Kendrick Lamar took a long look out at the audience assembled before him on Tuesday night at the Fox Theater in Oakland. Then he waited.
And then he waited some more, soaking up the applause from the capacity crowd before uttering his first words into the microphone.
He was in no rush. And why would he be? It’s his moment and he wants to make it last.
Finally, the 28-year-old Compton rapper got down to business, leading his four-piece backing band into a priceless “For Free?” The music bounced with jazz chops and raw hip-hop power, a formula that has made Lamar’s “To Pimp a Butterfly” one of the best-reviewed albums of 2015.
Lamar is so hot right now that he certainly could’ve played a much bigger spot that the 2,800-capacity Fox, which he quickly sold out. It’s easy to speculate that he could’ve packed the Bill Graham Civic Auditorium in San Francisco or one of our major arenas. And he’ll likely get the chance to try next time he comes through town.
For now, however, it was really good to see him in a theater, which was, no doubt, the ideal spot to witness the jazzy, intense “Butterfly” material.
“It’s been a long time since I got this up and personal with you.” Lamar told the crowd.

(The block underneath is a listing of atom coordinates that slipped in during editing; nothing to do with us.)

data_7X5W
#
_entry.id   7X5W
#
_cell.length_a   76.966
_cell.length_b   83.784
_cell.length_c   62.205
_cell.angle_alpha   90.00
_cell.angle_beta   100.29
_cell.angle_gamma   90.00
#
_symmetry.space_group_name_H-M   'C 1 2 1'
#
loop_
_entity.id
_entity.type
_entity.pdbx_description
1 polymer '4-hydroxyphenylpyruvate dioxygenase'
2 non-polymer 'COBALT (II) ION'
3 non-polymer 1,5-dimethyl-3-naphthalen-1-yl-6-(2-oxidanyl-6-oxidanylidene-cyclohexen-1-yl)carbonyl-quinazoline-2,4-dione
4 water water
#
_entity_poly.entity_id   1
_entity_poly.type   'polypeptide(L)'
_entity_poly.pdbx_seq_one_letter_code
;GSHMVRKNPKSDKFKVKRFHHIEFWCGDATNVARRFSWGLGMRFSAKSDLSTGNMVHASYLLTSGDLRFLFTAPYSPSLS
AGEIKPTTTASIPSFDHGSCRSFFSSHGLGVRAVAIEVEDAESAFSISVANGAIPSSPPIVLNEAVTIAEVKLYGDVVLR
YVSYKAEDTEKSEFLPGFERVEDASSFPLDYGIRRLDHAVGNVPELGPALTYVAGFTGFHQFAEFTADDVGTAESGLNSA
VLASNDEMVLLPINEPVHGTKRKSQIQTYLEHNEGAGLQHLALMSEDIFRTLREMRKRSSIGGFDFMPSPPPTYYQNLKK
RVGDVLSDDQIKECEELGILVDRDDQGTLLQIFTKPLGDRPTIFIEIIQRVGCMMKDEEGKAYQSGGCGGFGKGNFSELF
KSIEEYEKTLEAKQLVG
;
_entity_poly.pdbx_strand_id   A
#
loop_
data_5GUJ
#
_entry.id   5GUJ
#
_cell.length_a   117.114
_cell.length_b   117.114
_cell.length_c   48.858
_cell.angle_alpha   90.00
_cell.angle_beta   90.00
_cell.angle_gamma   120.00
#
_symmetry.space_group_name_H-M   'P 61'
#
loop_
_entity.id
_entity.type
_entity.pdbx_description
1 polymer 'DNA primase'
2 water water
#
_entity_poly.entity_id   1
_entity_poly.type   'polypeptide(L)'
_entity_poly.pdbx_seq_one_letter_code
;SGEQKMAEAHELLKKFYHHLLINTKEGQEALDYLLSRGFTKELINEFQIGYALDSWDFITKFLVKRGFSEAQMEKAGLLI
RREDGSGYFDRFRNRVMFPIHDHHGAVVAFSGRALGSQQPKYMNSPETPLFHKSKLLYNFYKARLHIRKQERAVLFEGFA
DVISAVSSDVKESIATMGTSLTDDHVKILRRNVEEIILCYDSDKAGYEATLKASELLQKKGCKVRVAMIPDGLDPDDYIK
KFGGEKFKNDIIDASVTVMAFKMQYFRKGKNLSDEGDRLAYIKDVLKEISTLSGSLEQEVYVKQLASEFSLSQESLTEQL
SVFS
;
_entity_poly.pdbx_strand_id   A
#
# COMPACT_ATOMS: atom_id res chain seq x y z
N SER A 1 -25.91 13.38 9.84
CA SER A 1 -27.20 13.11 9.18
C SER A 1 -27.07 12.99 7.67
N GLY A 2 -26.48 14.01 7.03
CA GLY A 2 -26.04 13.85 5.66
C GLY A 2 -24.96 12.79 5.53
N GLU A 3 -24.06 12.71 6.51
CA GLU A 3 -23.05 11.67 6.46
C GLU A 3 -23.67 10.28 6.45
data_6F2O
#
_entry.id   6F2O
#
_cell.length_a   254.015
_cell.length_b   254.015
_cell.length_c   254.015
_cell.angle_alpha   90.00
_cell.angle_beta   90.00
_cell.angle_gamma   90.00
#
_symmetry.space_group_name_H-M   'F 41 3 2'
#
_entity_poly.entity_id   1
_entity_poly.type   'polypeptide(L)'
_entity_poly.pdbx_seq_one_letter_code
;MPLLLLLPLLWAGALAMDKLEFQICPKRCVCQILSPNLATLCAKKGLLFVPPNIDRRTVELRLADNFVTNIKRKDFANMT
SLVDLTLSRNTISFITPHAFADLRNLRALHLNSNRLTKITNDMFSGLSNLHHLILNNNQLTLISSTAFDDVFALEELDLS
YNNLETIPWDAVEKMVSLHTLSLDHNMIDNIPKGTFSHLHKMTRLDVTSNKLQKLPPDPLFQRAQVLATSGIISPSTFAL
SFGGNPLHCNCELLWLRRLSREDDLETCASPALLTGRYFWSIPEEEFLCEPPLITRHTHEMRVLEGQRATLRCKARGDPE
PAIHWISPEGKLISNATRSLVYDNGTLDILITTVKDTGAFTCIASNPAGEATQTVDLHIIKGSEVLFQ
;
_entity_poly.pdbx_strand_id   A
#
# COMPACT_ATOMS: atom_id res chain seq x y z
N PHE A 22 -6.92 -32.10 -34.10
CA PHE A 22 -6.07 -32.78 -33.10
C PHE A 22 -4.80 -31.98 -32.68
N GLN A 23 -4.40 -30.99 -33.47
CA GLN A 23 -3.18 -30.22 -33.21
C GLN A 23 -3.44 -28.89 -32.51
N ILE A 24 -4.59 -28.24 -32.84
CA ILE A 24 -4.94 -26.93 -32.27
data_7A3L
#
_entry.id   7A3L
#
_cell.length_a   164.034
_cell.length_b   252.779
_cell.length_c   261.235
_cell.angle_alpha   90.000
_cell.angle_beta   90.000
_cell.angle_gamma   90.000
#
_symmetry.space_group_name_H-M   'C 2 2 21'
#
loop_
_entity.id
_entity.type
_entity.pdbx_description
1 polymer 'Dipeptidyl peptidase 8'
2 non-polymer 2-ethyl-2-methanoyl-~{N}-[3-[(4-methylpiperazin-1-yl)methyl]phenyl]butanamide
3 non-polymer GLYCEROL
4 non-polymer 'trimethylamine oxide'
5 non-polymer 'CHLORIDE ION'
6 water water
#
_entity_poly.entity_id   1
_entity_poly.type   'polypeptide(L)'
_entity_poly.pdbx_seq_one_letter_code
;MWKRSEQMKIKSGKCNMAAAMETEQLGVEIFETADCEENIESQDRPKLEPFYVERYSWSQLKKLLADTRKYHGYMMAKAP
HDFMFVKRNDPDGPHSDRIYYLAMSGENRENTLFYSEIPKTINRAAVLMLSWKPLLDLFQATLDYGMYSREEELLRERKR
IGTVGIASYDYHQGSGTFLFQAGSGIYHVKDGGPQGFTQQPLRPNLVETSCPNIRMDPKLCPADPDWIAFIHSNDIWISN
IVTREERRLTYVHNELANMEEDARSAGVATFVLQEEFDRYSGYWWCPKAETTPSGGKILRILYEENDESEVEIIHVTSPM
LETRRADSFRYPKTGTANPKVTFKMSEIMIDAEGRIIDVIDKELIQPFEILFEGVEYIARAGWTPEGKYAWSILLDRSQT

Indeed, the previous time Lamar played in Northern California was at the mammoth Outside Lands music festival in Golden Gate Park. In that setting, Lamar delivered an anthem-rich outing that thrilled tens of thousands of fans.
This time around, the crowd was smaller — but the impact was just as great.
Lamar and his quartet sounded terrific as they mostly mixed and matched tunes from “Butterfly” and the prior effort, 2012’s “good kid, m.A.A.d city.” The star’s heart was with the new album — Lamar’s third overall — but the crowd was more interested in getting “m.A.A.d,” reacting in feverish form as the crew re-created the mighty “Swimming Pools (Drank)” and “Backseat Freestyle.”
The set was basically bare-bones, except for a single sign posted onstage, pleading for “Pimps Only.” Yet, who needs bells and whistles when you’ve got superstar stage presence? Certainly not Lamar, who glistens with charisma under the bright lights.
Lamar was slicing and dicing in grand style during the set, dishing out his syllables with care and confidence. He showed a good deal of versatility as a vocalist, running like the Flash through some segments, only to slow down in others so that the nuances could rise to the top.
The crowd was in the palm of his hand throughout the 90-minute show — dancing and singing along as Lamar underscored why he’s considered one of the genre’s true young lions. He’d roar loudly as the concert approached the end of the main set with “King Kunta,” the Isley Brothers-flavored “I” and other favorites.